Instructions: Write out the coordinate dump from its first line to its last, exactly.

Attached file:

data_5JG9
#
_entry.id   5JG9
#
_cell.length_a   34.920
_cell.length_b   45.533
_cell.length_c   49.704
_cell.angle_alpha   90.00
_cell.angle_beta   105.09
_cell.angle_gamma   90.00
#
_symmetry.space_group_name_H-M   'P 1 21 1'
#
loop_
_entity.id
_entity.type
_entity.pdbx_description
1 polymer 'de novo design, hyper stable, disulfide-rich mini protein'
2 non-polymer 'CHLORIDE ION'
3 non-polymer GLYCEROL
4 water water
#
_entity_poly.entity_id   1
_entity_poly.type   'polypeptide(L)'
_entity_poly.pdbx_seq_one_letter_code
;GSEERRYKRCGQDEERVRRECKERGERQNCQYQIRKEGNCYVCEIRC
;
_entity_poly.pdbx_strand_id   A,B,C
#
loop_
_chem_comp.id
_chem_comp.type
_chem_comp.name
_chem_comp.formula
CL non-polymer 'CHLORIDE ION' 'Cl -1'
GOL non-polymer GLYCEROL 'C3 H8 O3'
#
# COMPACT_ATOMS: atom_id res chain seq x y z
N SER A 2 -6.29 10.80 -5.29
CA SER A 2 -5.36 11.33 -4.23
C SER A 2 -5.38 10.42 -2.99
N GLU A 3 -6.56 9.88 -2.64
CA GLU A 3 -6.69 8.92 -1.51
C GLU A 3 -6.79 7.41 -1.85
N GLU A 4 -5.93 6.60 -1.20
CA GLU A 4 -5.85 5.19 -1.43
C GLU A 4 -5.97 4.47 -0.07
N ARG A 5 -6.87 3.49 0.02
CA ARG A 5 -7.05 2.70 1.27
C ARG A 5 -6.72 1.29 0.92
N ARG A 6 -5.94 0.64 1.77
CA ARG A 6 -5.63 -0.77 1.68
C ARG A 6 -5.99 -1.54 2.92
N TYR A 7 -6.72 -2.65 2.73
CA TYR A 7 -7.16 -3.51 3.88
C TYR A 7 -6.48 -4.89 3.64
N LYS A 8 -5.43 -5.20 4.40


data_5JG9
#
_entry.id   5JG9
#
_cell.length_a   34.920
_cell.length_b   45.533
_cell.length_c   49.704
_cell.angle_alpha   90.00
_cell.angle_beta   105.09
_cell.angle_gamma   90.00
#
_symmetry.space_group_name_H-M   'P 1 21 1'
#
loop_
_entity.id
_entity.type
_entity.pdbx_description
1 polymer 'de novo design, hyper stable, disulfide-rich mini protein'
2 non-polymer 'CHLORIDE ION'
3 non-polymer GLYCEROL
4 water water
#
_entity_poly.entity_id   1
_entity_poly.type   'polypeptide(L)'
_entity_poly.pdbx_seq_one_letter_code
;GSEERRYKRCGQDEERVRRECKERGERQNCQYQIRKEGNCYVCEIRC
;
_entity_poly.pdbx_strand_id   A,B,C
#
loop_
_chem_comp.id
_chem_comp.type
_chem_comp.name
_chem_comp.formula
CL non-polymer 'CHLORIDE ION' 'Cl -1'
GOL non-polymer GLYCEROL 'C3 H8 O3'
#
# COMPACT_ATOMS: atom_id res chain seq x y z
N SER A 2 -6.29 10.80 -5.29
CA SER A 2 -5.36 11.33 -4.23
C SER A 2 -5.38 10.42 -2.99
N GLU A 3 -6.56 9.88 -2.64
CA GLU A 3 -6.69 8.92 -1.51
C GLU A 3 -6.79 7.41 -1.85
N GLU A 4 -5.93 6.60 -1.20
CA GLU A 4 -5.85 5.19 -1.43
C GLU A 4 -5.97 4.47 -0.07
N ARG A 5 -6.87 3.49 0.02
CA ARG A 5 -7.05 2.70 1.27
C ARG A 5 -6.72 1.29 0.92
N ARG A 6 -5.94 0.64 1.77
CA ARG A 6 -5.63 -0.77 1.68
C ARG A 6 -5.99 -1.54 2.92
N TYR A 7 -6.72 -2.65 2.73
CA TYR A 7 -7.16 -3.51 3.88
C TYR A 7 -6.48 -4.89 3.64
N LYS A 8 -5.43 -5.20 4.40